Estate planning can have many facets depending on your family and health concerns, assets and taxes.
Basic estate planning should include:
A LAST WILL AND TESTAMENT to spell out who gets what and:
Name a guardian for minor … more
When a person passes away, a lawyer is often called in to handle the paperwork involved with settling an estate's assets. “Probate”is a legal proceeding which vests the Surrogate’s Court (in New York) with oversight responsibility in … more
Need advice on how to form a new business venture or draft an agreement between you and a partner? Whether you are forming a new commercial enterprise or a non-profit organization, call us to get started. Draw upon our expertise so that … more
ELDER LAW: Medicaid Planning and More
Elder law encompasses legal concerns that become important as we age. As more and more baby boomers cross into their sixties, the area of law is growing. But “elder law” can mean different things to … more
Did you know that the only place you can legally appoint a guardian for minor children is in your Will? This is the number one reason younger families need estate planning! Without a surviving parent, a court process would ensue to appoint … more
Each state has laws that enable you to legally appoint a person to make decisions for you, if you cannot. A health care proxy is used to appoint a person to make health care decisions. A power of attorney appoints a person to manage all or … more
If you’re shepherding a parent through the next stages of life, or concerned about elder law, we can take care of you. If you’re considering creating a trust, doing tax planning, or re-titling deeds, you can contact us and put your mind at ease. We also provide a full range of estate administration and tax services if you’re facing probate for the estate of a friend or loved one. Whether you need a trust for minor children or help with Medicaid asset protection, we can help you with your estate planning needs.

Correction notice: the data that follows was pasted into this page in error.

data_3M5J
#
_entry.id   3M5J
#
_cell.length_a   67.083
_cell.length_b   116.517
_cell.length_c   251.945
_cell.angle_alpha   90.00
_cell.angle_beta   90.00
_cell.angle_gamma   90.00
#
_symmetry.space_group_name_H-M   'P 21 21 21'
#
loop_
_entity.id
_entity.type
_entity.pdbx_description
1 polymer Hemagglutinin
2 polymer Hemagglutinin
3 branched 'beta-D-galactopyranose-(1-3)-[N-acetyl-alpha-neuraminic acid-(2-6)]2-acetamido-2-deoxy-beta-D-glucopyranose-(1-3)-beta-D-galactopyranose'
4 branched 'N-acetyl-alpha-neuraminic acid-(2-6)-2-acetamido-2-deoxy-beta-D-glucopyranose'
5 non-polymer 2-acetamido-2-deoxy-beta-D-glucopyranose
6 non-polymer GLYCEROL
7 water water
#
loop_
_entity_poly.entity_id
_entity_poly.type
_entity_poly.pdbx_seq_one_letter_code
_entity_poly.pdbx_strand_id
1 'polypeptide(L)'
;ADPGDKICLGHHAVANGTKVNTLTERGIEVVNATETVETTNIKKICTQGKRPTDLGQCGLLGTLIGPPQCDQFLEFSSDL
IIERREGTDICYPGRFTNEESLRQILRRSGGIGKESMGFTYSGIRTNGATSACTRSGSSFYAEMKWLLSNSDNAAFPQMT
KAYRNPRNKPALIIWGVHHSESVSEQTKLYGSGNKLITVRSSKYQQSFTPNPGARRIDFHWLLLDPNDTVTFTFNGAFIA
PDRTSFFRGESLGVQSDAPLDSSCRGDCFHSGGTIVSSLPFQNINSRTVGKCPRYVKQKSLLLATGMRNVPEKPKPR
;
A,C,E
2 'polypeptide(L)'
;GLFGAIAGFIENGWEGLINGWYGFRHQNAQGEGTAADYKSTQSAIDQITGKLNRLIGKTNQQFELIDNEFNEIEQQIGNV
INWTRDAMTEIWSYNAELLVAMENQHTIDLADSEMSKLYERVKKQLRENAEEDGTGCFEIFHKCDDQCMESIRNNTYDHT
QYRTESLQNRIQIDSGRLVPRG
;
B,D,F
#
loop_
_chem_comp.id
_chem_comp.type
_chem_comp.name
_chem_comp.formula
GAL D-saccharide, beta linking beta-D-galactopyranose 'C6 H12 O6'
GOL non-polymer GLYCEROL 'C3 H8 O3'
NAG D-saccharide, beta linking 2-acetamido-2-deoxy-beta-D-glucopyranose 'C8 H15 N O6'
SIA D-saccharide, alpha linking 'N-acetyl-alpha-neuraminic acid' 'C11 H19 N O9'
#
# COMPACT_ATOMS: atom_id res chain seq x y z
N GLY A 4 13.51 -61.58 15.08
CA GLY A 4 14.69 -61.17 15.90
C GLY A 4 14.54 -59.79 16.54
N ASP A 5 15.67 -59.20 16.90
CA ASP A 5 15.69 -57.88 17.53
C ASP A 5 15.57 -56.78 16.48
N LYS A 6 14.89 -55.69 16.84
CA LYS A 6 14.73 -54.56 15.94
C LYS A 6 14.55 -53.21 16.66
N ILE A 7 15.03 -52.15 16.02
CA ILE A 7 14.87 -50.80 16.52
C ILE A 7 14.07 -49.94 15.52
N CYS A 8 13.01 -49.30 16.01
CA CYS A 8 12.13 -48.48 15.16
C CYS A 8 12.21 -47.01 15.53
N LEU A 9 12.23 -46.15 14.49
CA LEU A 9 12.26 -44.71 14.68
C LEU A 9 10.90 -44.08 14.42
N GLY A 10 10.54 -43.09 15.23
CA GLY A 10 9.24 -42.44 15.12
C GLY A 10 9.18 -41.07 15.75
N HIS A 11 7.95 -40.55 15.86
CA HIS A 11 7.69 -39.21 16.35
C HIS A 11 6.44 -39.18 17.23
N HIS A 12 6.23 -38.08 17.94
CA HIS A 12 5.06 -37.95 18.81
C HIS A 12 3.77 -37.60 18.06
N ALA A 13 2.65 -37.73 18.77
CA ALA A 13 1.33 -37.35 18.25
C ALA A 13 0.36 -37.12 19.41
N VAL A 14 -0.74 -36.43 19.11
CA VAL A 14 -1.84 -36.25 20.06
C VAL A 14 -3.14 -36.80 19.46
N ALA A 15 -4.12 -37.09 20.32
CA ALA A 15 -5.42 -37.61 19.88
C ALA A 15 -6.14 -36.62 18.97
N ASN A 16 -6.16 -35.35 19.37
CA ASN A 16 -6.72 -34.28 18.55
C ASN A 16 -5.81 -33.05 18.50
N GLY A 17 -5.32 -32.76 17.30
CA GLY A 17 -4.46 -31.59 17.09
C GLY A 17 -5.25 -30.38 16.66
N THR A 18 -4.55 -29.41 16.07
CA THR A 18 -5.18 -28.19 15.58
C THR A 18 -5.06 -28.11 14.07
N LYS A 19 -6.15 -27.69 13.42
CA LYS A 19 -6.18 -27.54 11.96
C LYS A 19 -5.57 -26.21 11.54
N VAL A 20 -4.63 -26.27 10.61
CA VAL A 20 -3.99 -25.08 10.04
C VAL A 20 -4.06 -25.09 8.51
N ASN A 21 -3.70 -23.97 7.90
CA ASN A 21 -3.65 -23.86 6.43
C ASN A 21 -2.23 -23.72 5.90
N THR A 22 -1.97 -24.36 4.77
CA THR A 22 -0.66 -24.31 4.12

For business owners seeking to start or sell a business, we write business agreements and work on tax planning. Do you want to understand the differences between an LLC, S Corp., or partnership? Do you need an operating or shareholders agreement for co-owners? Do you want to sell your business and factor that into your estate planning? We can help.
Estate Planning Estate planning can have many facets depending on your family and health concerns, assets and taxes. A last will and testament names those who will inherit property which you own in your own name. It also: Name a guardian for…
What is Probate? When a person passes away, a lawyer is often called in to handle the paperwork involved with settling an estate’s assets. “Probate” is a legal proceeding which rules on the validity of a will and vests the…
Business Forms and Expertise Need advice on how to form a new business venture or draft an agreement between you and a partner? If you're forming a new business, call us to get started. Draw upon our expertise so that you make decisions that make sense…
Why You Need Estate Planning Did you know that the only place you can legally appoint a guardian for minor children is in your Will? This is the number one reason younger families need estate planning! Without a surviving parent, a court process would ensue…
Westchester County Probate & Estate Attorney
520 North State Road, Suite 301 A
Briarcliff Manor, NY 10510
Phone: (914) 923-1600
Monday - Friday, 9:30am - 6pm